2. It’s really about time I had this experience. I know feel like I have enough of a knowledge base and self confidence to walk into a comics store once a month without feeling like I’m instantly being judged.

The second one isn’t a great reason. But the first one is a really, really great reason so I think that that makes up for it. When I first heard about Kamala Khan and the relaunch of Ms. Marvel, I almost cried. With joy. I don’t know much about Ms. Marvel, except that she’s different from Captain Marvel, and that there’s a difference between Captain Marvel from Marvel and Captain Marvel, the Superman but with Magic guy that I love a whole lot. So a relaunch of this character isn’t something that’s going to rock my world. But a mainstream, Big 2 female Muslim character is a huge deal, and I hope it leads to more.

And then there’s the other one.

Remember how when I was talking about Veronica Mars I said that I got so excited that my brain broke? That’s nothing compared to how excited I am for Translucent, the new comic project from Claudio Sanchez and Chondra Echert.

You may remember them from this time that I met them at Comic Con!

You may remember them from this time that I met them at Comic Con!

Basically the husband and wife duo who are also responsible for making most of my favorite music of the past decade are now “deconstructing the relationship between Batman and The Joker.”

Everything about this idea makes me brain-breakingly excited. Not least of all because Coheed & Cambria have already brilliantly examined this relationship in the song “Deranged” which was written for the Arkham City soundtrack.

I was trying to explain it to people this weekend, and what came out of my mouth was something like, “Claudio, Chondra, superhero, KABOOM! WAHHH!!!!!” Followed by a high pitched squee that no one heard but my neighbor’s dog and broke a couple of windows. I’ve never been a big comics reader before the past six months, and I’ve never subscribed to anything. I will subscribe to this and I will love it and I will buy the fully bound commemorative edition.

So, I’m about to cross a fangirling threshold, I’m excited, are you?

That’s what story tellers do

Saving Mr. Banks

I’ve seen Saving Mr. Banks two times now. Both times I really enjoyed it. But then again. I’m a Disney fan.

I’m not a fanatic. But I’m a fan. I went into the movie skeptical, because I’d heard so many negative things about it. I’d heard about how it whitewashed the conflict between Walt Disney and P.L. Travers, making him look like a hero, and her unreasonable. I’d heard that the flashbacks to Travers’s childhood in Australia were clumsy and emotionally manipulative. I hadn’t heard anything about the part of the movie that I was most looking forward to, the performances of Jason Schwartzman and B.J. Novak as Richard and Robert Sherman.

Here’s the thing that I figured out about all of that. The movie does have those flaws. But, the people who pointed them out clearly aren’t Disney fans, and probably don’t get the point of Disney.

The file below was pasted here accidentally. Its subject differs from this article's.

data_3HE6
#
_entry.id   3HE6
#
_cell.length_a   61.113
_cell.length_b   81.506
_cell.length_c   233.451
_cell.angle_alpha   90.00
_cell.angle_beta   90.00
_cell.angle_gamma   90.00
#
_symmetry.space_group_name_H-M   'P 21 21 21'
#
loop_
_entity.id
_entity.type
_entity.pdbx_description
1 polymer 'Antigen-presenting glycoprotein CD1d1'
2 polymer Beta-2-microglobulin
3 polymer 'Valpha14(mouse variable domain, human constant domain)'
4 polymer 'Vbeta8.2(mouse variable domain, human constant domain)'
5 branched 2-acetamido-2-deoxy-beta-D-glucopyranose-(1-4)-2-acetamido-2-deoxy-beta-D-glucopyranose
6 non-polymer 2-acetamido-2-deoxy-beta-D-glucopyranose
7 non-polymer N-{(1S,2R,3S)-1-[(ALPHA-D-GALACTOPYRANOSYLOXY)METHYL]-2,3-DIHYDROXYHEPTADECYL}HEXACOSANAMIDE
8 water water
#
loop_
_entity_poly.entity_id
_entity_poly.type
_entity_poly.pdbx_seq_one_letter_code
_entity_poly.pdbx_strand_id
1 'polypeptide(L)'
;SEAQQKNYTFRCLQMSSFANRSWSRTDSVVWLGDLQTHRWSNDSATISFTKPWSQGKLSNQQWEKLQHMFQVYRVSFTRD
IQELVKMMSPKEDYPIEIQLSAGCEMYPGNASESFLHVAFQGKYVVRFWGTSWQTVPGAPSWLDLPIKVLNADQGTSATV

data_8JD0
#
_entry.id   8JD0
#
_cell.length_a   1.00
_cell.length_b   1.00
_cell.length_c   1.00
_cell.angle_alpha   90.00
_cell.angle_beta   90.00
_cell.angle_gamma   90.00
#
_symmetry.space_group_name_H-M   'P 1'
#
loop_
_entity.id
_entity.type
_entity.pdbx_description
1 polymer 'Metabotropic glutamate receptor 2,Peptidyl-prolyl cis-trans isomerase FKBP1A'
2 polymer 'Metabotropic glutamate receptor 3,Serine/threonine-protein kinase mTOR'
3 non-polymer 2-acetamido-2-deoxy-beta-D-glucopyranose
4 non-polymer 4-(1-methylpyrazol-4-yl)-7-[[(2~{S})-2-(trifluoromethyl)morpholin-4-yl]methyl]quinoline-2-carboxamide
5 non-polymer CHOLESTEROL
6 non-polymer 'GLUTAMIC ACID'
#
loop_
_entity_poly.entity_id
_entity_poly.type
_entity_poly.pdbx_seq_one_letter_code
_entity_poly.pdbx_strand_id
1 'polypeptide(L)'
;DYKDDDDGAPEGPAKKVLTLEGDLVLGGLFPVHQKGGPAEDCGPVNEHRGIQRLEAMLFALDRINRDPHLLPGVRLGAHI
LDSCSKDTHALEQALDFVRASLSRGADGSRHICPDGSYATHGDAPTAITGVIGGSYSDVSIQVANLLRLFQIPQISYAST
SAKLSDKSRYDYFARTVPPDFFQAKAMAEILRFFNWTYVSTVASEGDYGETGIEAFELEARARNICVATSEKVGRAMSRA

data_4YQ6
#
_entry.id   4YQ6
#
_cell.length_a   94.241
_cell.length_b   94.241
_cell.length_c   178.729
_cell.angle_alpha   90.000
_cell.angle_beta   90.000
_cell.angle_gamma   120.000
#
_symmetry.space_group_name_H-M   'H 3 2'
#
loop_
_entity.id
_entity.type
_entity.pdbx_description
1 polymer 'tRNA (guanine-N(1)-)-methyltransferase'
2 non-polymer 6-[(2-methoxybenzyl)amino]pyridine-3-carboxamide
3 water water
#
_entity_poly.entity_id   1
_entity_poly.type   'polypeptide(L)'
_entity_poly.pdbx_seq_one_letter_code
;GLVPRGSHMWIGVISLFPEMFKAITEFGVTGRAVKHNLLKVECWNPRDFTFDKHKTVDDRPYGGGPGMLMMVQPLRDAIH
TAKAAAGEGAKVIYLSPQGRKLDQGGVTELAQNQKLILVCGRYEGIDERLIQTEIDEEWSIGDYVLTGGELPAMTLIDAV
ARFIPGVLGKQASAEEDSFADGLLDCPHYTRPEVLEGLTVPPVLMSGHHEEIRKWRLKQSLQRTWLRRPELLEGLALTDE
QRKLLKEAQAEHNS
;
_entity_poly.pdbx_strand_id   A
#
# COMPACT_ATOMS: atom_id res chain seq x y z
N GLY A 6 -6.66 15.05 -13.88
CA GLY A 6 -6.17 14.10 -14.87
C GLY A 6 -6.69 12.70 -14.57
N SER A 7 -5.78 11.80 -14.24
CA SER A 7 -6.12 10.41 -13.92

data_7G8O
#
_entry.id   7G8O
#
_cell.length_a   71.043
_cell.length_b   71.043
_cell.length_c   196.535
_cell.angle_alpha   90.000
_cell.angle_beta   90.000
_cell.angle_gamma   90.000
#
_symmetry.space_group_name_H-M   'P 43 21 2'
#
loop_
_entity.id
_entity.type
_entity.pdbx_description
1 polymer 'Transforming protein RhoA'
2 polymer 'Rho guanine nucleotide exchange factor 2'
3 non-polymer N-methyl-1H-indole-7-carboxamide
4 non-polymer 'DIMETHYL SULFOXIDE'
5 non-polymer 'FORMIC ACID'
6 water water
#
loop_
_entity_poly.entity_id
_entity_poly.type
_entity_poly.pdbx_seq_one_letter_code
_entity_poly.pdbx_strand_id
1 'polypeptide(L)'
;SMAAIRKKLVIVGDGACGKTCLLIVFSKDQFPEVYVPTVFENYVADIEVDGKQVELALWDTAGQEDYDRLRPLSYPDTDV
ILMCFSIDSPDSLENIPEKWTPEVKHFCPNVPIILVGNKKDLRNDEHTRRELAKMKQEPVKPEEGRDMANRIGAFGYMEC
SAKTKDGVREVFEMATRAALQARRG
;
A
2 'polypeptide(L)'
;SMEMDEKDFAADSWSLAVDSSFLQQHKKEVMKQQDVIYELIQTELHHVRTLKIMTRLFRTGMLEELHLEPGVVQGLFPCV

Disney is all about getting pixie dust in your eyes while it paints over the world with a brush of magical nostalgia to create a memory of a world that never existed. There is no real place like Main Street, U.S.A. but when you walk down the middle you still feel that it’s the heart of America and the heartbeat of a holiday.

Walt Disney was a brilliant man and a talented artist. But he was a man. And at that, a man of his times, so whenever people say, “Disney was a racist,” “Disney was an anti-semite,” “Disney was a sexist,” and “Disney was a right-wing nutjob who wanted us all to live in future pods in the Florida swamps!” I say, well, yeah, I mean, except for the whole he wanted Epcot to be his weird Capitalist Libertarian Utopia those are fairly run of the mill characteristics for a powerful white man from the first half of the twenty first century. (Also, to quote my friend Kevin, “he just wanted a wholesome family community near the park. It was about land development…with a slight fascist undertone…”) It doesn’t really take away from the fact that what he built has employed thousands if not millions of artists over time and brought a little joy and light into the lives of the people that enjoy that art.

So how does that effect my interpretation of Saving Mr. Banks? Well, see, the film is the Disney treatment of those events. So yes, they are made sunnier and simpler than they actually were, and yes, it’s emotionally manipulative. But that’s the point. The movie even outright says that. As Walt and Mrs. Travers discuss their fathers in her parlor in London. (Did this happen? I don’t know, nor frankly, do I care. It’s a beautiful scene.) He explains, what to me, sums up the philosophy of Disney as an entity, if not as a man. Basically, he says he’s tired of remembering his difficult childhood, so instead he’s going to idealize it. Even if he knows the truth, he can still enjoy the idealization, that’s the point of telling stories.